Owner of crumbling building says he's a victim of Reading's incompetence
Updated On: Jun 26 2013 05:06:35 PM CDT
Building inspectors were back on scene Wednesday, but demolition efforts stalled at a collapsed building in Reading.
Inspectors were waiting to hear from a structural engineer. He was set to investigate the building Wednesday to determine if it is structurally sound.
On Tuesday, demolition crews tore down a portion of the structure after it crumbled in the 1200 block of Buttonwood Street.
When demolition crews arrived, the building's owner, Harry Stouffer, was arrested and charged with disorderly conduct for yelling obscenities at officials, he admitted.
"It's a total loss now because of incompetence in the city of Reading," said Stouffer, who has been in the middle of an on-going battle with the city for the last two decades.
It finally came to a head Tuesday when part of his building came crashing down. Inspectors called for an emergency demolition and said the building was not structurally sound.
"There was no structural damage. I don't care what they say. I never met their engineer, and they never told me nothing," said Stouffer.
According to the city, the property has been condemned. Stouffer admitted the property did not have working water and utilities for years.
"We sent notices to rehab or demolish the structure. Nothing transpired, he hasn't taken any initiative," said Brian Nicarry, building inspector with the city's building and trades division.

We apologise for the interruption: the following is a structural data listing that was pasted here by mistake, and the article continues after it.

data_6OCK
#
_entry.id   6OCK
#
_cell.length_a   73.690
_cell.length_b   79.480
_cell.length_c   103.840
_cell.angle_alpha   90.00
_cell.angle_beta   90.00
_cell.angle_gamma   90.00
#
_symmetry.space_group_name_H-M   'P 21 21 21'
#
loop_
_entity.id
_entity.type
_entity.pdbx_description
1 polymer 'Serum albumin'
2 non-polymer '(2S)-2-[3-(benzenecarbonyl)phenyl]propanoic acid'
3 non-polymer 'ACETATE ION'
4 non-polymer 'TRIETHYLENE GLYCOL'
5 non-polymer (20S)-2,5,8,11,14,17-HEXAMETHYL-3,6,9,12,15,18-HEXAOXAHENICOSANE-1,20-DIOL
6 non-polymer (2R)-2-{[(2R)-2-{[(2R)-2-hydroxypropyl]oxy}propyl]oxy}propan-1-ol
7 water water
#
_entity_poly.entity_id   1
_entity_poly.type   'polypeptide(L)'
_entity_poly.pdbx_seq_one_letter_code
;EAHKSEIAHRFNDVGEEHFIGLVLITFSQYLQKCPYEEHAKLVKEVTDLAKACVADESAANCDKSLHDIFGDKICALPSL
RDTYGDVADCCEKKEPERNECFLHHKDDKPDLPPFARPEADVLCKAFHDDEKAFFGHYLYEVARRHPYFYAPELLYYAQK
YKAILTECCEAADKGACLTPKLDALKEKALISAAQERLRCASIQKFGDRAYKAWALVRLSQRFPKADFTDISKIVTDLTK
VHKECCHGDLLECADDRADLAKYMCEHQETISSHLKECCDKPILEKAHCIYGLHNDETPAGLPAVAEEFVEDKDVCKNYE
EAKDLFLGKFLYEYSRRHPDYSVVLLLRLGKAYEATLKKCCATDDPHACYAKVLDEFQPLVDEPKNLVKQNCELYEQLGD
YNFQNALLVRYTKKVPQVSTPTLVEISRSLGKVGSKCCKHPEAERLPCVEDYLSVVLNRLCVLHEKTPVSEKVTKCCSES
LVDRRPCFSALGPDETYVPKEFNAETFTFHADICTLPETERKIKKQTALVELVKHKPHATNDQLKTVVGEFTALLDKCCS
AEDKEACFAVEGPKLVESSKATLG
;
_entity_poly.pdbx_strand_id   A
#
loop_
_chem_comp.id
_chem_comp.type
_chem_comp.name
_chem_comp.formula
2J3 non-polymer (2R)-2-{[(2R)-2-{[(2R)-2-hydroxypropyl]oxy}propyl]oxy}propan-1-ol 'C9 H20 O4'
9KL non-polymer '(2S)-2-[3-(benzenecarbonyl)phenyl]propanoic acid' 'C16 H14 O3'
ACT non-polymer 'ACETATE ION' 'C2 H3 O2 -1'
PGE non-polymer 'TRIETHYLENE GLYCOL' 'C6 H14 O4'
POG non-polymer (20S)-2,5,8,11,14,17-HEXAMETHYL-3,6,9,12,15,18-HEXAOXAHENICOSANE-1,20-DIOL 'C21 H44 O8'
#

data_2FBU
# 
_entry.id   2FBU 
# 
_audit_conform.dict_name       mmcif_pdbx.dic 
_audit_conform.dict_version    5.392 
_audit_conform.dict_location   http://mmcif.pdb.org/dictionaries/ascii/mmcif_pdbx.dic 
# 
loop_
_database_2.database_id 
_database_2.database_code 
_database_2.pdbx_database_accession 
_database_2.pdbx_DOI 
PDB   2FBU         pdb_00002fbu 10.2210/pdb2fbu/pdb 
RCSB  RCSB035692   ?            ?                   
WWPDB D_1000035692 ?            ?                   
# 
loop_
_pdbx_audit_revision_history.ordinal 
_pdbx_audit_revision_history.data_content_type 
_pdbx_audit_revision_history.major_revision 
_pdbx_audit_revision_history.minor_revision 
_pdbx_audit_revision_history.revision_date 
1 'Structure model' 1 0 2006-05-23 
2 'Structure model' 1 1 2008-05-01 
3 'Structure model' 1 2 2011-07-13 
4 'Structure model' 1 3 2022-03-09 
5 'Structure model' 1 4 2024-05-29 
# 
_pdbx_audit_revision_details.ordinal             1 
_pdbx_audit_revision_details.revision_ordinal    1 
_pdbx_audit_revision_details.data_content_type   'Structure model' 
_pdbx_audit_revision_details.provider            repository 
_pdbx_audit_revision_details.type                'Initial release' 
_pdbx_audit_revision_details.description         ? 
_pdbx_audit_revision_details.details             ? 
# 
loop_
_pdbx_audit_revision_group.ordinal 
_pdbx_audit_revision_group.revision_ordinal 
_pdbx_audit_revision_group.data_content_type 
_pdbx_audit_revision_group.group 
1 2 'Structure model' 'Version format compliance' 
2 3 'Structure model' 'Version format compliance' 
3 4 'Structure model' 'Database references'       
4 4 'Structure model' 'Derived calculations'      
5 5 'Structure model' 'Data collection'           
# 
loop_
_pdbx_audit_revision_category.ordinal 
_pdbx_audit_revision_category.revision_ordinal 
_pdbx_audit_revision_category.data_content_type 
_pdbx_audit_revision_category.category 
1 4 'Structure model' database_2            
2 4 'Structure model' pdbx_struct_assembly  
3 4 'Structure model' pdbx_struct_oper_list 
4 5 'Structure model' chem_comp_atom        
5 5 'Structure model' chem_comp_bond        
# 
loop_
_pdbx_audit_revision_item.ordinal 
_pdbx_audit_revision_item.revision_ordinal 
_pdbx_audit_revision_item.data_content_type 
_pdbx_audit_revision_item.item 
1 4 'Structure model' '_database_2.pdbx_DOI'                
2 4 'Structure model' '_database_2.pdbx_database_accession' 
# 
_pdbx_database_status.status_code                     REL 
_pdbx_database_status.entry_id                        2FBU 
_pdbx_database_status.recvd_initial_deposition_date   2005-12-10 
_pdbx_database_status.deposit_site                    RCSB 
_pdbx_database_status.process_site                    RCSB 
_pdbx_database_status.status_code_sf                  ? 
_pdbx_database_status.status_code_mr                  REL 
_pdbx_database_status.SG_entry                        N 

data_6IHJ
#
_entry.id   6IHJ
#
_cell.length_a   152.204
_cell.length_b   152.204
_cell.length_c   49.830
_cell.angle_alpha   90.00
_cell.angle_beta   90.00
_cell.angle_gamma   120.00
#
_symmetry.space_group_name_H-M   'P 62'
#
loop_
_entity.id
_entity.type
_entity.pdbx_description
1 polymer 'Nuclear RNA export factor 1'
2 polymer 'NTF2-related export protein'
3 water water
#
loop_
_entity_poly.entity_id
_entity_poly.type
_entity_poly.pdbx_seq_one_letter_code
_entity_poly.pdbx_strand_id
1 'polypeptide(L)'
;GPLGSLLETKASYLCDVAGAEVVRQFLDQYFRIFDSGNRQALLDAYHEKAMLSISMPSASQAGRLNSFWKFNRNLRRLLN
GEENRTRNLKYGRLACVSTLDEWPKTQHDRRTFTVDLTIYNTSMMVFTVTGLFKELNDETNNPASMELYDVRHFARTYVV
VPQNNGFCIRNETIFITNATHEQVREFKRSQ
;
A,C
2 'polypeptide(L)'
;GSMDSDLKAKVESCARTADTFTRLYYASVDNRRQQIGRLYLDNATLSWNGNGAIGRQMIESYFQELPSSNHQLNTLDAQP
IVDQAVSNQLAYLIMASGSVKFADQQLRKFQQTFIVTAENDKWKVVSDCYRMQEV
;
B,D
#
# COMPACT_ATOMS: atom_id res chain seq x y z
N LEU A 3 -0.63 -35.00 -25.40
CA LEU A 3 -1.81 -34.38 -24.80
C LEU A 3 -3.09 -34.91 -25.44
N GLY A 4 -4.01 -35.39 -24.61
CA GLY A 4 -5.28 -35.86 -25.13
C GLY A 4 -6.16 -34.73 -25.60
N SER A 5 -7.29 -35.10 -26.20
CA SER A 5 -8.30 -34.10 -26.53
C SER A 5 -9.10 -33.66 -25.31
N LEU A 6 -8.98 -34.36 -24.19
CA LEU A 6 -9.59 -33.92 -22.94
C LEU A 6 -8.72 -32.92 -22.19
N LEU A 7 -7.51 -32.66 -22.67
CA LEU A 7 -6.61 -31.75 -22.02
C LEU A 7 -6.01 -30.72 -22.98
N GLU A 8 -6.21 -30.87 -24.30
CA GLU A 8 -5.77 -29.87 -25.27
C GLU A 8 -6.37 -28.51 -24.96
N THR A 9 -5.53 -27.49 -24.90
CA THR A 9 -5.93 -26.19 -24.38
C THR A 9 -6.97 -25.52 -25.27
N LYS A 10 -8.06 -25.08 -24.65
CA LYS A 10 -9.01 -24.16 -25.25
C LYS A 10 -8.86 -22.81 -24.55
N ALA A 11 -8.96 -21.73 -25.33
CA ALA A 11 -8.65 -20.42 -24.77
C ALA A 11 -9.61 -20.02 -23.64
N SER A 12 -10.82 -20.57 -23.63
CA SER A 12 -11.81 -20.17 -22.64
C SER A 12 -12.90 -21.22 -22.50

In 2010, the building was even put on the city's blighted property list.
"It wasn't as though it just looked unsightly, it was causing fallout to neighboring properties," said Linda Kelleher, city clerk.
Kelleher said Stouffer's property racked up numerous code violations over the years. 69 News learned several were dismissed in court, but two weeks ago a motion was granted by the Reading Area Water Authority, holding Stouffer responsible for a bill that totaled more than $7,400.
According to Stouffer, that battle has lasted 20 years.
"The water bill was originally paid in full, they made a mistake but they don't want to admit they made a mistake," he said.
Stouffer said he appealed the water authority's action and is waiting to see what happens next.
Fire officials said they believe Tuesday's rain may have contributed to the collapse.
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